The Regional Medical Lead for Southern Health-Sante Sud is cautiously optimistic that Altona's emergency department will resume services 12 hours a day, 7 days a week later this fall. The department's hours were scaled back to 12 hours a day, 3 days a week in June when the community lost three of its five physicians.
Since then, two internationally trained physicians have joined the local ranks.
"That doesn't fully replaced the three that we lost, but it is still a significant improvement in what we were facing in the early part of summer," said Dr. Denis Fortier.
He notes, the Altona ER is one of many in the province that experienced reduced hours this summer due to staffing shortages.
Once these new physicians are trained up and feeling comfortable in their new positions, the expectation is that the 12 hour a day, 7 days a week service will resume effective October 31st. Until then, reduced ED services will remain at 3 days a week (Friday, Saturday, Sunday) 12-hour days.
"I have a general feeling of optimism and I'm always a little worried about what's around the corner because we just never know, but at this point in time we are cautiously optimistic," added Fortier. "I think our nursing staff is fairly secure at this point in time. We don't have a full compliment of physicians, we are probably short at least one, but we do believe that with four physicians we should be able to see an expansion of hours."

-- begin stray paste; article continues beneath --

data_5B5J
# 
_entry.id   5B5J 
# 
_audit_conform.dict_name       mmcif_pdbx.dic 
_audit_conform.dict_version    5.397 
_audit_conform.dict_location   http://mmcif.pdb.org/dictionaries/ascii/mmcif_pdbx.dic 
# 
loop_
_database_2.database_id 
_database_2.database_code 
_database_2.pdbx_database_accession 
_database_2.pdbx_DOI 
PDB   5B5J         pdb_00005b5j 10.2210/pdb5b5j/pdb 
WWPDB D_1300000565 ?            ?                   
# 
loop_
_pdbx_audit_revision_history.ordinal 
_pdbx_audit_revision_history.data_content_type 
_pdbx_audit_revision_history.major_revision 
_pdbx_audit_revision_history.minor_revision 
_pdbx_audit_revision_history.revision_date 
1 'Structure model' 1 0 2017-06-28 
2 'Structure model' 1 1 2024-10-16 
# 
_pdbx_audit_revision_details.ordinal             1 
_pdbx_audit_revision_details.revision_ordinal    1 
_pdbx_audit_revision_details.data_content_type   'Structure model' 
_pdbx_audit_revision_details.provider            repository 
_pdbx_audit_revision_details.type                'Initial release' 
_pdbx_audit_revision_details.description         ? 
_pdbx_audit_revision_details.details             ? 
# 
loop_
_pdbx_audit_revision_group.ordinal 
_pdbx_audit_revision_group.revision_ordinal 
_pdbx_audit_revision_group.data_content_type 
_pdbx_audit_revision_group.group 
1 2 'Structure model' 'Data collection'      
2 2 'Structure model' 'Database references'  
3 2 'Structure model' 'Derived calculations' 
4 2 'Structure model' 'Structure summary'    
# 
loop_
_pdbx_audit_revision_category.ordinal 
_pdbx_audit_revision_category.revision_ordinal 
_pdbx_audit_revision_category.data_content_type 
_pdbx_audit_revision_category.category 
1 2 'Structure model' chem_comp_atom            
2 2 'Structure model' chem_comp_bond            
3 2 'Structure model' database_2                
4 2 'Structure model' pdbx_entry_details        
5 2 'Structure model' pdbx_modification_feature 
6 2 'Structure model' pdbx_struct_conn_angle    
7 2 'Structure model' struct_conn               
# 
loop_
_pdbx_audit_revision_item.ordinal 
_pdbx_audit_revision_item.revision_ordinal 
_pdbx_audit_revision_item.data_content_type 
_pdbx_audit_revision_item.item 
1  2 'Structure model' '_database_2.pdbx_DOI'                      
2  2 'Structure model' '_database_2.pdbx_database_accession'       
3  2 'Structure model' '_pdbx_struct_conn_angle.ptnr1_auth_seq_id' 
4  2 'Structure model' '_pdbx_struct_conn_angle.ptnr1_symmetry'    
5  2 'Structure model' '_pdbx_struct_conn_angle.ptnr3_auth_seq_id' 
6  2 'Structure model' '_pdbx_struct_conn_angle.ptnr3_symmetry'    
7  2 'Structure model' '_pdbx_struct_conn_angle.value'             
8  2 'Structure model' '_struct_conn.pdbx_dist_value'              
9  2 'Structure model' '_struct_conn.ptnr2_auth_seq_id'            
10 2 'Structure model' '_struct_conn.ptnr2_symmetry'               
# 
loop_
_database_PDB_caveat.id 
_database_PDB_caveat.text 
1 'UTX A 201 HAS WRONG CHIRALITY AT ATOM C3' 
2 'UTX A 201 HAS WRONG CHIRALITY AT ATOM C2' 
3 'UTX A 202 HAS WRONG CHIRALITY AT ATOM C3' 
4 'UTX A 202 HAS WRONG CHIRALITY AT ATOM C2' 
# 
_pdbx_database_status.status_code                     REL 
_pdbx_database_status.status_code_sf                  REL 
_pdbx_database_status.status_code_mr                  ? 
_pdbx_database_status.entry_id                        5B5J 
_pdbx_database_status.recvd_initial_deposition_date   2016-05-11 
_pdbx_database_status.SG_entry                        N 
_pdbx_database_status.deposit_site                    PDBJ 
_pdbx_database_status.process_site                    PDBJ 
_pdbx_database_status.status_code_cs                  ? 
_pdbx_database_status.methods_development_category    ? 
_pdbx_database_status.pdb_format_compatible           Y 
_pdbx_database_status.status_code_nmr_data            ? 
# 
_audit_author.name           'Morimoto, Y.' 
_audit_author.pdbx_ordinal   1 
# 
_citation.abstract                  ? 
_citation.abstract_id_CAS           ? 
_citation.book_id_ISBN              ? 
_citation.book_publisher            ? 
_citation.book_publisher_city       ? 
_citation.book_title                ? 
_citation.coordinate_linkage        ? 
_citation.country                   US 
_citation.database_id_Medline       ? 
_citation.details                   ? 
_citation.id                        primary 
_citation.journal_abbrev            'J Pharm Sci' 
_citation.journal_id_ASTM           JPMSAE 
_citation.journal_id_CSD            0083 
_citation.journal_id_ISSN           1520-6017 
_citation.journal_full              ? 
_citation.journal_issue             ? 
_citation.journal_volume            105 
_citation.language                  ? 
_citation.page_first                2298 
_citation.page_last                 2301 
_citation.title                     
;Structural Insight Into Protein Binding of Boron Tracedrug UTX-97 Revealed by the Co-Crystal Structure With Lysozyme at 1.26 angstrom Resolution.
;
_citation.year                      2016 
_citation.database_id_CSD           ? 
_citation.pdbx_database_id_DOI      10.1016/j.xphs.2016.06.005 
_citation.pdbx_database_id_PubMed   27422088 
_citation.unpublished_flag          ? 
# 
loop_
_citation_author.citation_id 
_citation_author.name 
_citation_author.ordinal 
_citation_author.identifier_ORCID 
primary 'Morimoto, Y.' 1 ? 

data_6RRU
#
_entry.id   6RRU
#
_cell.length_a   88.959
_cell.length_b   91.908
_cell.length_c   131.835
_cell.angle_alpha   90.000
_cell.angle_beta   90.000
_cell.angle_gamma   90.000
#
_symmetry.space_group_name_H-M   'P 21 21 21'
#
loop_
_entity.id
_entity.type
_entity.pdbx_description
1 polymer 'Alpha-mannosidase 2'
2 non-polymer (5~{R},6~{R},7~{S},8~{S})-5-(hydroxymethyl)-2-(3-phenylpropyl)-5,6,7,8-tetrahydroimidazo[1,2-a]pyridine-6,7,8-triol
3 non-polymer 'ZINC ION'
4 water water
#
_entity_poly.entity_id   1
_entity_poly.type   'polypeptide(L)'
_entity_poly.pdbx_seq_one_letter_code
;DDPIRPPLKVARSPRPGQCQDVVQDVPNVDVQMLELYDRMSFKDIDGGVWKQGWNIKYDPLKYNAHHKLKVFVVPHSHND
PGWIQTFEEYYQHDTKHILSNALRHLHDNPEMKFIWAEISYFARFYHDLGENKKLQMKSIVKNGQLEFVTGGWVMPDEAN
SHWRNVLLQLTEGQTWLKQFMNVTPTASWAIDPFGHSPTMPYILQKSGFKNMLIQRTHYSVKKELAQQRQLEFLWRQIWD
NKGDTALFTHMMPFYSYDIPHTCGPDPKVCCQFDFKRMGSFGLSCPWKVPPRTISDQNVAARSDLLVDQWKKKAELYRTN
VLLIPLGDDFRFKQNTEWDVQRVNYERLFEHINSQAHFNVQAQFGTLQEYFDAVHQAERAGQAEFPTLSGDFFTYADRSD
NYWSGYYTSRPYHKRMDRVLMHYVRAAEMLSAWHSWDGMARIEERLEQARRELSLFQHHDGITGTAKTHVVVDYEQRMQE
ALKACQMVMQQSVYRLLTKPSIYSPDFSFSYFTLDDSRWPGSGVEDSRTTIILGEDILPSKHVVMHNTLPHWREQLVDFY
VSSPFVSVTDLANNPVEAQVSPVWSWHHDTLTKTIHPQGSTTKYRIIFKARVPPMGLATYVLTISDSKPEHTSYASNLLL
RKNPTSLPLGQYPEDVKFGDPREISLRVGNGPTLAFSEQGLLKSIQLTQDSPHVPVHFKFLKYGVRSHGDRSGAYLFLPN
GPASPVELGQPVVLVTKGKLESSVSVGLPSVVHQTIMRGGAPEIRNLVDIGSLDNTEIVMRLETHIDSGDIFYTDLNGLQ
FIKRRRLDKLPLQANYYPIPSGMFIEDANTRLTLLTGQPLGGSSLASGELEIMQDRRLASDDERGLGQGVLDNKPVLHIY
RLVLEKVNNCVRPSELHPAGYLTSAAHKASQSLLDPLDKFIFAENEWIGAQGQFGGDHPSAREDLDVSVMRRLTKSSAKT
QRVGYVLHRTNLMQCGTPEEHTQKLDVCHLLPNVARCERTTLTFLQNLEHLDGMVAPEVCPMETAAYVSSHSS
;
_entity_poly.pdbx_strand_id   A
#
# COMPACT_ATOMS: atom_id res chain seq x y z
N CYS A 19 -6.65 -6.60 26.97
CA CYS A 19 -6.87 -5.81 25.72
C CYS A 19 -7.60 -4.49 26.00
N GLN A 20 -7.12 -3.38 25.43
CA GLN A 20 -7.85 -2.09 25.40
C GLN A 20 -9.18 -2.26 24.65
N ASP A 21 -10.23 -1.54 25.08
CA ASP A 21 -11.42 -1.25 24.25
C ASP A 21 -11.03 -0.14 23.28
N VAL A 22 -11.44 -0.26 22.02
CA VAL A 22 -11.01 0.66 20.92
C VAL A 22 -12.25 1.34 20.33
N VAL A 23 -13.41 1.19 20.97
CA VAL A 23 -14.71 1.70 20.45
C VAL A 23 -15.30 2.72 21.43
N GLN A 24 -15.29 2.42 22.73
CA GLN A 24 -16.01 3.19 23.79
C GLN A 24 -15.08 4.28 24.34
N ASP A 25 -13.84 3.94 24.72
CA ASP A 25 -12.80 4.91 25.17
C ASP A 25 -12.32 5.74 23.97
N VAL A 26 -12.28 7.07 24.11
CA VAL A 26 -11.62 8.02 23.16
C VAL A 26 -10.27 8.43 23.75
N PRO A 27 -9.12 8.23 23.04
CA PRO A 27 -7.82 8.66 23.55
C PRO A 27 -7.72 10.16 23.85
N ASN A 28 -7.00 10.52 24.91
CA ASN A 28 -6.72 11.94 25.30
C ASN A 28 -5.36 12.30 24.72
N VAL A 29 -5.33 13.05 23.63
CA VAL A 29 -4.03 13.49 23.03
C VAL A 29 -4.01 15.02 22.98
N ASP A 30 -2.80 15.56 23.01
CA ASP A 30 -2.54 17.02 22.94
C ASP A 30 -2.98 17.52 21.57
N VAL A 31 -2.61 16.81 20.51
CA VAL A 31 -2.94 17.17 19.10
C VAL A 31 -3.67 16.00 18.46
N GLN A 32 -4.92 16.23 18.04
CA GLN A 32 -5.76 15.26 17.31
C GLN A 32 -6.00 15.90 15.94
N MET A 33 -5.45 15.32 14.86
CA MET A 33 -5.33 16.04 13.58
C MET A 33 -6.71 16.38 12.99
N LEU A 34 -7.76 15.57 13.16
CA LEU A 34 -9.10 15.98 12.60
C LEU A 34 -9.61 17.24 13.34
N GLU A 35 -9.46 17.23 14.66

The search to recruit fifth physician for the community continues, with efforts between Southern Health-Sante Sud and local stakeholders. Dr. Fortier notes, this work is happening in every community across the region.
"We are always searching," he said. "Again, Altona is not alone. We are having to do this strategizing in absolutely every community across our region. It is the most challenging physician shortage I've seen in thirty years, that's across the region, the province and even nationally."
Contributing, in part, to this shortage noted Dr. Fortier, is an aging workforce.
"We knew there was a significant amount of Baby Boomers who were set to retire any time soon, many of them had chosen not to and yet the pandemic has, I think, had people re-look at their priorities in life. And so, many many have decided at the same time to choose to leave."
The other factor, added Dr. Fortier, is that the shortage is being felt across Canada forcing health authorities to all vie for the same limited resources that are available.
"We're really trying to do the best we can, and offer the most service that we can with the limited resources. But we also have to be mindful to protect those precious resources that we have and not ask them to do so much more that we break peoples' backs in the process," he said.